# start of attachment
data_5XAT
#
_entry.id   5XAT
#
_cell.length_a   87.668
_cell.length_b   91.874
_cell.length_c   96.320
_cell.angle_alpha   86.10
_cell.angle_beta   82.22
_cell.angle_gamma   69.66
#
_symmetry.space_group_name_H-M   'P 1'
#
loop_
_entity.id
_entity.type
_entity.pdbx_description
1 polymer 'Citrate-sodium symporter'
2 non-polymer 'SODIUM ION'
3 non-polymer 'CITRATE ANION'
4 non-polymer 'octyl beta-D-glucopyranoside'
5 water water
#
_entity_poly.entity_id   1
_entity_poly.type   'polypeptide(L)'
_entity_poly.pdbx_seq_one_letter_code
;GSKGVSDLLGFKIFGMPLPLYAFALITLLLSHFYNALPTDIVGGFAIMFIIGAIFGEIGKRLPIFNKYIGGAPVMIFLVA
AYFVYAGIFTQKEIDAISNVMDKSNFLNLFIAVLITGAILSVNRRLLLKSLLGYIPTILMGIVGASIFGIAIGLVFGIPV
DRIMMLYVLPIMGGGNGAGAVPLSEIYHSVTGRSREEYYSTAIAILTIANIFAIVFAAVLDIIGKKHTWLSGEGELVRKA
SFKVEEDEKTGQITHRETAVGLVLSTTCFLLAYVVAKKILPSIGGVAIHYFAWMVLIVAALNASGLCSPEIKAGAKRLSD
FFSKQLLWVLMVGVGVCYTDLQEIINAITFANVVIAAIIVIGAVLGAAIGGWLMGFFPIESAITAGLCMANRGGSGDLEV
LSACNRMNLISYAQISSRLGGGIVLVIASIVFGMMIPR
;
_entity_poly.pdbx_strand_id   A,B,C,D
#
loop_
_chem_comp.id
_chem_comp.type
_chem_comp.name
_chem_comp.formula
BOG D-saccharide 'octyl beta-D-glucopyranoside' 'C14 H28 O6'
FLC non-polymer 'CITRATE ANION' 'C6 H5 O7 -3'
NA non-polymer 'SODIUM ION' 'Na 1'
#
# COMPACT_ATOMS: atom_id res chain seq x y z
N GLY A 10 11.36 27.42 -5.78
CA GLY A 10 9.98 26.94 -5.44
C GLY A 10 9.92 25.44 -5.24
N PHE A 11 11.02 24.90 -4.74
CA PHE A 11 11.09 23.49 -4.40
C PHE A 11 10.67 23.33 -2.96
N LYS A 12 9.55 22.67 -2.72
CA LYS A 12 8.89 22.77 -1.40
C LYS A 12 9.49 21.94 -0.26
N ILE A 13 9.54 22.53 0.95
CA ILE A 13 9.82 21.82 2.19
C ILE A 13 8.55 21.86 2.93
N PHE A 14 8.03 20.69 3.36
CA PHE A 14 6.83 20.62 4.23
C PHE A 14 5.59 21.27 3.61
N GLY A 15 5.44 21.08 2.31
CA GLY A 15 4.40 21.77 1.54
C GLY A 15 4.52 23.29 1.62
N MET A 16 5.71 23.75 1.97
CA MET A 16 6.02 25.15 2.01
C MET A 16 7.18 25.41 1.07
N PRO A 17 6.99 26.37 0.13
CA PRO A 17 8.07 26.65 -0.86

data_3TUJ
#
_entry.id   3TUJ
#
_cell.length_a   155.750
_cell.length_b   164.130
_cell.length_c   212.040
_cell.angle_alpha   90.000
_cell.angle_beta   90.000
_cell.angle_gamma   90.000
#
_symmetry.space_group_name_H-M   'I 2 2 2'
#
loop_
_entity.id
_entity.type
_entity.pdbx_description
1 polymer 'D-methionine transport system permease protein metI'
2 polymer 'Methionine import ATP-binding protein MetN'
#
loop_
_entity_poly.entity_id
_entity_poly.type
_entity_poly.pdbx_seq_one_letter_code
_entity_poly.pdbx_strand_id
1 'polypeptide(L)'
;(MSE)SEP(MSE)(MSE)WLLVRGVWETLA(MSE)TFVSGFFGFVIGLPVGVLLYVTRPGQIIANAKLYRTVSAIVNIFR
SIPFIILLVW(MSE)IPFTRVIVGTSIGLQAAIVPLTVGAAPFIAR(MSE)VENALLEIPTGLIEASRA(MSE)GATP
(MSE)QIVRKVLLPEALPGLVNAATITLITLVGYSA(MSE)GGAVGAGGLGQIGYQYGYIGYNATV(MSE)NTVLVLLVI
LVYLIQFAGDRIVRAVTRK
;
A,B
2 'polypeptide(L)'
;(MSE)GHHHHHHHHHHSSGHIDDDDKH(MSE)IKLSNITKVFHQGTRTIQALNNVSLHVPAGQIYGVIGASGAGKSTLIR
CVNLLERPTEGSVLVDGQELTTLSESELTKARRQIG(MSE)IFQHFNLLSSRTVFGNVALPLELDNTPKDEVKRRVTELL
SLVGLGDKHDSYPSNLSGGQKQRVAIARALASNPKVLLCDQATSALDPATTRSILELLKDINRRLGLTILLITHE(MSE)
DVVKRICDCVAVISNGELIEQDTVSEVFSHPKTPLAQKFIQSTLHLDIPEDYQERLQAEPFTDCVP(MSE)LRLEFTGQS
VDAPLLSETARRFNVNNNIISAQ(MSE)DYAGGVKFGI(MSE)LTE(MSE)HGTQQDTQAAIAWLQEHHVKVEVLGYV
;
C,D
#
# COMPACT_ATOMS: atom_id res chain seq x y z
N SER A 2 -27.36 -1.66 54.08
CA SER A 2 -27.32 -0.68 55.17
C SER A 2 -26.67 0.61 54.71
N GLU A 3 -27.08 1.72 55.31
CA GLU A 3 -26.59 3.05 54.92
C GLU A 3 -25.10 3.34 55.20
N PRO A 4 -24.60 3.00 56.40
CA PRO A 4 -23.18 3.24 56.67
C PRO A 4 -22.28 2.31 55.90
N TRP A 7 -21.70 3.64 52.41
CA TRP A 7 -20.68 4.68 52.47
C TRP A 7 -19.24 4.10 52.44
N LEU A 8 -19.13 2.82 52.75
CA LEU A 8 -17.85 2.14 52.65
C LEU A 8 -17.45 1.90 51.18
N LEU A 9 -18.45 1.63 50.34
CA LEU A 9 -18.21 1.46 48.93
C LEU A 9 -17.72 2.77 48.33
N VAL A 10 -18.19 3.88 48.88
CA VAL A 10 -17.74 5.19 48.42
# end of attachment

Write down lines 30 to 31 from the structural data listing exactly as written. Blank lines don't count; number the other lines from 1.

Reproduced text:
SFKVEEDEKTGQITHRETAVGLVLSTTCFLLAYVVAKKILPSIGGVAIHYFAWMVLIVAALNASGLCSPEIKAGAKRLSD
FFSKQLLWVLMVGVGVCYTDLQEIINAITFANVVIAAIIVIGAVLGAAIGGWLMGFFPIESAITAGLCMANRGGSGDLEV